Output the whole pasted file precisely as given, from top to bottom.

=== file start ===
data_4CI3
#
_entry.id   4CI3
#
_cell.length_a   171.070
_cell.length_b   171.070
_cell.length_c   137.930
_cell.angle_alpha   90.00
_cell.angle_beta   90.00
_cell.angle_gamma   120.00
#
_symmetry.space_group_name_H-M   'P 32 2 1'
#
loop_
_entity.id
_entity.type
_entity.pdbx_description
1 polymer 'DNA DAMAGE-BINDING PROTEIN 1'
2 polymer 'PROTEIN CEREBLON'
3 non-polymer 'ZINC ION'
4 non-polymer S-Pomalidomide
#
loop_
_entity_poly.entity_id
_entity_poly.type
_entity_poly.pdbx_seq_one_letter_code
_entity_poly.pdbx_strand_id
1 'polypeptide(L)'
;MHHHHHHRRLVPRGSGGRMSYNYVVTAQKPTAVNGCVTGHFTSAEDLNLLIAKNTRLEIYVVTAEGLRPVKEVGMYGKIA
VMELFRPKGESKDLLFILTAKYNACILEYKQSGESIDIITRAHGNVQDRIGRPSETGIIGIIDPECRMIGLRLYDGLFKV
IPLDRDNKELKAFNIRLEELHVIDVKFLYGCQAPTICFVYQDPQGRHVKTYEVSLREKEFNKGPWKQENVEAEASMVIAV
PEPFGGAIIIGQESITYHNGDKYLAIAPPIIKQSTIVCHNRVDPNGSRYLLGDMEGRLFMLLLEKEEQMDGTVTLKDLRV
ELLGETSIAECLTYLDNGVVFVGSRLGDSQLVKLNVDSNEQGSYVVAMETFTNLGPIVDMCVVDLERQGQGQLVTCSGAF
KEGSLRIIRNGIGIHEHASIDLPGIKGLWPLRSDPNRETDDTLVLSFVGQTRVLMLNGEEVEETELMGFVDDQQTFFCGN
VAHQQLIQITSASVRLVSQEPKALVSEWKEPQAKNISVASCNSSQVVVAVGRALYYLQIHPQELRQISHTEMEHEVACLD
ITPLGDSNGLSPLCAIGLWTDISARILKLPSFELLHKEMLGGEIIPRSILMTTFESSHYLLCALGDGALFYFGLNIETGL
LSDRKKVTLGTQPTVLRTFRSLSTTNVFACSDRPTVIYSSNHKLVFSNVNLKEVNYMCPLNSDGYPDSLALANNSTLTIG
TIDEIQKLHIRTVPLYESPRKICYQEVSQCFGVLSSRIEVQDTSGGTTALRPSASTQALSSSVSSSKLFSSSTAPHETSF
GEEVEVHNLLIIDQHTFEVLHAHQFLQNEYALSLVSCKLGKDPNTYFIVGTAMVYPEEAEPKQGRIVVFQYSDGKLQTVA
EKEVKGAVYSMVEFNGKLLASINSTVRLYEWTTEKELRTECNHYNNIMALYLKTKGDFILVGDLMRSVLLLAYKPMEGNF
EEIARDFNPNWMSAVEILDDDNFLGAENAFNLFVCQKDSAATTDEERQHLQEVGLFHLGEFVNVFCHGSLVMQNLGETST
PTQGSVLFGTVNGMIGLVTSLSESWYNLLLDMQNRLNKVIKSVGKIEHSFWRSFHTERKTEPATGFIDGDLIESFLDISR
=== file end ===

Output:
data_4CI3
#
_entry.id   4CI3
#
_cell.length_a   171.070
_cell.length_b   171.070
_cell.length_c   137.930
_cell.angle_alpha   90.00
_cell.angle_beta   90.00
_cell.angle_gamma   120.00
#
_symmetry.space_group_name_H-M   'P 32 2 1'
#
loop_
_entity.id
_entity.type
_entity.pdbx_description
1 polymer 'DNA DAMAGE-BINDING PROTEIN 1'
2 polymer 'PROTEIN CEREBLON'
3 non-polymer 'ZINC ION'
4 non-polymer S-Pomalidomide
#
loop_
_entity_poly.entity_id
_entity_poly.type
_entity_poly.pdbx_seq_one_letter_code
_entity_poly.pdbx_strand_id
1 'polypeptide(L)'
;MHHHHHHRRLVPRGSGGRMSYNYVVTAQKPTAVNGCVTGHFTSAEDLNLLIAKNTRLEIYVVTAEGLRPVKEVGMYGKIA
VMELFRPKGESKDLLFILTAKYNACILEYKQSGESIDIITRAHGNVQDRIGRPSETGIIGIIDPECRMIGLRLYDGLFKV
IPLDRDNKELKAFNIRLEELHVIDVKFLYGCQAPTICFVYQDPQGRHVKTYEVSLREKEFNKGPWKQENVEAEASMVIAV
PEPFGGAIIIGQESITYHNGDKYLAIAPPIIKQSTIVCHNRVDPNGSRYLLGDMEGRLFMLLLEKEEQMDGTVTLKDLRV
ELLGETSIAECLTYLDNGVVFVGSRLGDSQLVKLNVDSNEQGSYVVAMETFTNLGPIVDMCVVDLERQGQGQLVTCSGAF
KEGSLRIIRNGIGIHEHASIDLPGIKGLWPLRSDPNRETDDTLVLSFVGQTRVLMLNGEEVEETELMGFVDDQQTFFCGN
VAHQQLIQITSASVRLVSQEPKALVSEWKEPQAKNISVASCNSSQVVVAVGRALYYLQIHPQELRQISHTEMEHEVACLD
ITPLGDSNGLSPLCAIGLWTDISARILKLPSFELLHKEMLGGEIIPRSILMTTFESSHYLLCALGDGALFYFGLNIETGL
LSDRKKVTLGTQPTVLRTFRSLSTTNVFACSDRPTVIYSSNHKLVFSNVNLKEVNYMCPLNSDGYPDSLALANNSTLTIG
TIDEIQKLHIRTVPLYESPRKICYQEVSQCFGVLSSRIEVQDTSGGTTALRPSASTQALSSSVSSSKLFSSSTAPHETSF
GEEVEVHNLLIIDQHTFEVLHAHQFLQNEYALSLVSCKLGKDPNTYFIVGTAMVYPEEAEPKQGRIVVFQYSDGKLQTVA
EKEVKGAVYSMVEFNGKLLASINSTVRLYEWTTEKELRTECNHYNNIMALYLKTKGDFILVGDLMRSVLLLAYKPMEGNF
EEIARDFNPNWMSAVEILDDDNFLGAENAFNLFVCQKDSAATTDEERQHLQEVGLFHLGEFVNVFCHGSLVMQNLGETST
PTQGSVLFGTVNGMIGLVTSLSESWYNLLLDMQNRLNKVIKSVGKIEHSFWRSFHTERKTEPATGFIDGDLIESFLDISR